During the COVID-19 pandemic, a record-breaking number of Louisiana citizens have suffered job loss. In April, that number hit a record high of 15.1% of the Louisiana population. By June, that number still hovered around 9.7%. As a result, the government has offered several protections intended to aid Louisiana citizens, including protecting tenants.
Unfortunately, many landlords and tenants struggle to understand the new regulations and the impact they can have on them. Exactly what protections do you have under those laws? Consider how tenant rights have changed as a result of COVID-19 and what tenants can expect in terms of protections.
1. Tenants could not be evicted for nonpayment until July 25.
The federal government passed a ban on evictions, stating that tenants could not be evicted from a property for nonpayment until at least July 25. Trump is currently trying to extend that deadline, since many people are still suffering job uncertainty or decreased income as a result of the pandemic. Once served with eviction, tenants have 30 days to vacate the property.
The ban on eviction did not mean that landlords could not serve tenants with a Notice to Vacate, which let tenants know that they needed to move out of the property. However, since the courts closed down to help decrease the spread of COVID-19, landlords could not legally force tenants to leave the property until the ban on evictions ended.
In spite of the ban on evictions, tenants do still bear responsibility for paying all rent accrued during this period. While landlords cannot evict tenants immediately, tenants will still be responsible for paying their rent. Failure to pay rent during the pandemic can still result in eviction after that period ends.
2. Tenants in some types of properties had further protections.
Tenants in several properties could not be evicted, nor could late fees be charged, if tenants lived in certain specific properties. This included:
- Section 8 housing
- HUD-subsidized properties
- Properties that receive Low Income Housing Tax Credits
- Properties in which the landlord has a federal-backed mortgage
3. Tenants always have 30 days to vacate the property after an eviction notice.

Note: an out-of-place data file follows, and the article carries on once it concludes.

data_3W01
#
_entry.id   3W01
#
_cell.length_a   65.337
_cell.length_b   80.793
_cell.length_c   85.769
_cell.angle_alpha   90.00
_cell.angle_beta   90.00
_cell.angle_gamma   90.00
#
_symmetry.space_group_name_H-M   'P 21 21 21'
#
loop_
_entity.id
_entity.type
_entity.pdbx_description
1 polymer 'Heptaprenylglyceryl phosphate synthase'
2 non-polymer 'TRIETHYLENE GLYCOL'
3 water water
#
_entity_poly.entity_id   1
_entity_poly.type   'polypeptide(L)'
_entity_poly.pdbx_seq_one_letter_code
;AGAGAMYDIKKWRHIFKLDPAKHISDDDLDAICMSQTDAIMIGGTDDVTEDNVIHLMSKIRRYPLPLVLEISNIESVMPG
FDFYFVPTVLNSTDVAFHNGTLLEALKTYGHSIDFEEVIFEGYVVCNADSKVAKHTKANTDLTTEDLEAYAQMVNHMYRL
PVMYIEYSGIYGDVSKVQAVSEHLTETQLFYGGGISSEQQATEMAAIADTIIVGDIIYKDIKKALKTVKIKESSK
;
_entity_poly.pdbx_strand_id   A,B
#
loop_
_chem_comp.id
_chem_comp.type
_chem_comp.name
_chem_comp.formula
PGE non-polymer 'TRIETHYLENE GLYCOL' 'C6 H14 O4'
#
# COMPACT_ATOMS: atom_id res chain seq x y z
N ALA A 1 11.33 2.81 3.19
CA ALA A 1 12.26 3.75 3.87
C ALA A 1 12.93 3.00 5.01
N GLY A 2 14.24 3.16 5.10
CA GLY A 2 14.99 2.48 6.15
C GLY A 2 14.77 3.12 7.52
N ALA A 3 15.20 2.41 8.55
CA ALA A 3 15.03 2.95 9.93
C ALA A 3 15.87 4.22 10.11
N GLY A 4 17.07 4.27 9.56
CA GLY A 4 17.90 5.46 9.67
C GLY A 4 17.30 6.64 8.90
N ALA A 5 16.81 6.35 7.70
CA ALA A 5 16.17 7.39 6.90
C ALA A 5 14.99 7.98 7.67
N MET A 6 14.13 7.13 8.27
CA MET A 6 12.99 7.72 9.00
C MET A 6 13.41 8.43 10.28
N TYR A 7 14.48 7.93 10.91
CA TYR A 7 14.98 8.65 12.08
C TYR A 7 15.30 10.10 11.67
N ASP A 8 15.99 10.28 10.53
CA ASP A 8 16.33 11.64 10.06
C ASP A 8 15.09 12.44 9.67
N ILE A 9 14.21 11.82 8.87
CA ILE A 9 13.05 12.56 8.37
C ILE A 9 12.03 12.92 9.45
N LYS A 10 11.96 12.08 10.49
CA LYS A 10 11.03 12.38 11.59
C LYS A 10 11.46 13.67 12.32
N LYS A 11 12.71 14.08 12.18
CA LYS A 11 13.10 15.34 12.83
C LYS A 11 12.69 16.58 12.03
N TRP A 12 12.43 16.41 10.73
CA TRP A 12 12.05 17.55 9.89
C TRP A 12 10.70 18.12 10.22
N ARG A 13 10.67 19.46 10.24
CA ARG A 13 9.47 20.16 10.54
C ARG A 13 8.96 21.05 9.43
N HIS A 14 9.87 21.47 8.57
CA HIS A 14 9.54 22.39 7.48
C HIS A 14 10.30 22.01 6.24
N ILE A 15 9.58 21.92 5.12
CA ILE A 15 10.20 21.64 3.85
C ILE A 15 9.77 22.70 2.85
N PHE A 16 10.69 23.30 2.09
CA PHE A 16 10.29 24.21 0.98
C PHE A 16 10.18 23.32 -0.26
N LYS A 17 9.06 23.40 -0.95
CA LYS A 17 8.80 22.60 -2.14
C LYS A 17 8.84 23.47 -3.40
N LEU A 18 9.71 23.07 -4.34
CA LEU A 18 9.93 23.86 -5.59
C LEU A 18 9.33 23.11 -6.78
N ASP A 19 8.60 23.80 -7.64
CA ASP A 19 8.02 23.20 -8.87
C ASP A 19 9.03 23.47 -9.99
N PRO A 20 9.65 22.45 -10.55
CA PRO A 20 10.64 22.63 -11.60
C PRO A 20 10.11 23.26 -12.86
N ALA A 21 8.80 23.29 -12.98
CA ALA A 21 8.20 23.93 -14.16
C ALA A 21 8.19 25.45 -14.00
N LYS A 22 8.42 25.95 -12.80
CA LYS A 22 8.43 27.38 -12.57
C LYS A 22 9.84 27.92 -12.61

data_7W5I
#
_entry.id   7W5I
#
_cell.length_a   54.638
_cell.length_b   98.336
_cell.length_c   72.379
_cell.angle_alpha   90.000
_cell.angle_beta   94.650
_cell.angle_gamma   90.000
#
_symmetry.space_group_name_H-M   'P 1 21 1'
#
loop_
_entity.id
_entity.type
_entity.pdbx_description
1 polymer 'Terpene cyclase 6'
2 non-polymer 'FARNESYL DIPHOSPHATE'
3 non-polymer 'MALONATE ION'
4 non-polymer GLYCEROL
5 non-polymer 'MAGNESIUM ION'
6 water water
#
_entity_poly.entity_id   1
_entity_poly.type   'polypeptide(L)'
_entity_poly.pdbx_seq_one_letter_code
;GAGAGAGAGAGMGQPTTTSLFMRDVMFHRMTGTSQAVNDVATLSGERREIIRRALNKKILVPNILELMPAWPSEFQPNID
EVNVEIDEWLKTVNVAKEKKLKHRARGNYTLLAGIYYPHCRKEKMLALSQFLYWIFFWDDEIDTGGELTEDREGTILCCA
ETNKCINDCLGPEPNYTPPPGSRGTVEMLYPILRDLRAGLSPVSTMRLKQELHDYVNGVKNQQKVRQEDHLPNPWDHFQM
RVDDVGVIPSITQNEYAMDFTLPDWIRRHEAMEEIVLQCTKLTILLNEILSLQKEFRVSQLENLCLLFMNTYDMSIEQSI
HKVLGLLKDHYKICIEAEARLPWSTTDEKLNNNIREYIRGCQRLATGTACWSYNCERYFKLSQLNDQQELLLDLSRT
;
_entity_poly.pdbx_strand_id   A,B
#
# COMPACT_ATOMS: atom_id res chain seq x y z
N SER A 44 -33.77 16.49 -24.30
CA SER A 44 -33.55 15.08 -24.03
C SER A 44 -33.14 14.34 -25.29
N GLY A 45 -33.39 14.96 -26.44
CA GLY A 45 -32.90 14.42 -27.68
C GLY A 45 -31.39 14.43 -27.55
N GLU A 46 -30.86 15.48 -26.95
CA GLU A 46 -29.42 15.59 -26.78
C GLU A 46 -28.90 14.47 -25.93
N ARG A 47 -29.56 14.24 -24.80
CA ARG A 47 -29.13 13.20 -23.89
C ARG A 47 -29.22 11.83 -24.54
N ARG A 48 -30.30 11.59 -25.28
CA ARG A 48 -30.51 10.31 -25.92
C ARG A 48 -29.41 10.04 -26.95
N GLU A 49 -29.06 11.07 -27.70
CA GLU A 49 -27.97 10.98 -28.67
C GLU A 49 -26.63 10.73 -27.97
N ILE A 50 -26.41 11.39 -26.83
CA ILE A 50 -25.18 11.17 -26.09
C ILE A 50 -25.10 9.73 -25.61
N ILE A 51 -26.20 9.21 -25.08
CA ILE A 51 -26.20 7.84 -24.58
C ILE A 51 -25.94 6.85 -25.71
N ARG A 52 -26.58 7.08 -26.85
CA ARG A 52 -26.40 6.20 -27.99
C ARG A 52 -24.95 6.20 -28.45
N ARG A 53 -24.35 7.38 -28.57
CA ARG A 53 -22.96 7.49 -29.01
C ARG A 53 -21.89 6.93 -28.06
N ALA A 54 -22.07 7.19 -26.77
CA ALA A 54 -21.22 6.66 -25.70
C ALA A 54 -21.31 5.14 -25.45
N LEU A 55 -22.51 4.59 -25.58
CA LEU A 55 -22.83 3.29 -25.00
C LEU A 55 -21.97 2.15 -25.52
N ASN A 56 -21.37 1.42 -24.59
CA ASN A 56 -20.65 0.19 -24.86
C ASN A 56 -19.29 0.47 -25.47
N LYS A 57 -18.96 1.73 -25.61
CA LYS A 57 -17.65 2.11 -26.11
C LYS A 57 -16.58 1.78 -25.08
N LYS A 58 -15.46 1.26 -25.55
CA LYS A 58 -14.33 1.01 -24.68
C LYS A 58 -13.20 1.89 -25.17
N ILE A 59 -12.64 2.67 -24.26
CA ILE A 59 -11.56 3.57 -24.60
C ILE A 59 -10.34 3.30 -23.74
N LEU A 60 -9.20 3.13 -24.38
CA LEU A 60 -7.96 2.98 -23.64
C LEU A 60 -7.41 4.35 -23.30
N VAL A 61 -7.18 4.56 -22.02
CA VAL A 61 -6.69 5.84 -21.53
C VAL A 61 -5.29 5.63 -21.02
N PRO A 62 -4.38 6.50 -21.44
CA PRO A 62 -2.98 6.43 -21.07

If you receive an eviction notice for any reason, including inability to pay your rent now that the restrictions on evictions have expired, you have 30 days following that legal notice to vacate the property. You do not have to worry about packing up and leaving on the spot as soon as you have been served with an eviction notice. Thanks to that 30-day period, you will have time to find alternative housing and generate the income you need in order to pay your rent.
4. Tenants who live in income-based housing and lose a source of income should see a reduction in rent.
In income-based housing, tenants pay for their housing based on a percentage of their income, rather than having to pay the full amount usually charged for rent. The government subsidizes the rest of the cost of housing. If you live in income-based housing and suffered a decrease in your income due to COVID-19, either due to job loss or due to decreased hours as a result of the pandemic, you can apply to have your rent reduced, as well. This provision can help eliminate some of the financial burden faced by many people in the midst of the pandemic.
5. Landlords cannot forcibly evict tenants under any circumstances.
While landlords can serve a notice of eviction once the ban on evictions ends, they cannot forcibly evict tenants. In order to force an eviction, landlords must work with the police after filing a notice with Louisiana court. That means that landlords cannot:
- Turn off utilities to the property in an effort to force tenants to move
- Lock tenants out of the property
- Forcibly remove a tenant’s possessions without the consent of the tenant
If your landlord attempts to forcibly evict you, you may have legal recourse. Contact an attorney as soon as possible to learn more about your legal rights.
What happens if I cannot afford to pay my rent due to income loss because of COVID-19?
Tenants are still responsible for paying rent, even in the face of COVID-19 job loss. While your landlord could not evict you because of failure to pay until the federal freeze on evictions runs out, many tenants are struggling now, as that restriction runs out. If you lost your job or suffered decreased income due to COVID-19, you may have options available.
First, talk to your landlord as soon as possible. Many landlords are willing to work with tenants as much as possible to help them manage during the pandemic. Talk to your landlord and let them know about your job loss as well as what you plan to do about it or any steps you have taken to secure income. Discuss what you can pay or when you think you may be able to pay.
Apply for unemployment as soon as possible. COVID-19 guidelines have changed the way people apply for unemployment and the people who can seek unemployment. Freelancers and self-employed individuals may have the right to unemployment benefits under COVID-19 relief provisions. Apply for unemployment as soon as possible to help increase your income and your ability to pay during this time.
Seek alternative housing if needed. If income restrictions continue and you cannot afford to pay your rent, make alternative housing arrangements as soon as possible. Your landlord may allow you to break your lease early if you are up front about your inability to pay.
If you feel that a landlord has violated your rights as a tenant, either due to normal tenant requirements or due to the new regulations associated with COVID-19, do not wait. Get in touch with an experienced attorney as soon as possible to learn more about your rights and work toward resolution. If you need an attorney experienced with New Orleans tenant rights, contact Stephenson, Chavarri & Dawson, L.L.C. at 504-523-6496 today.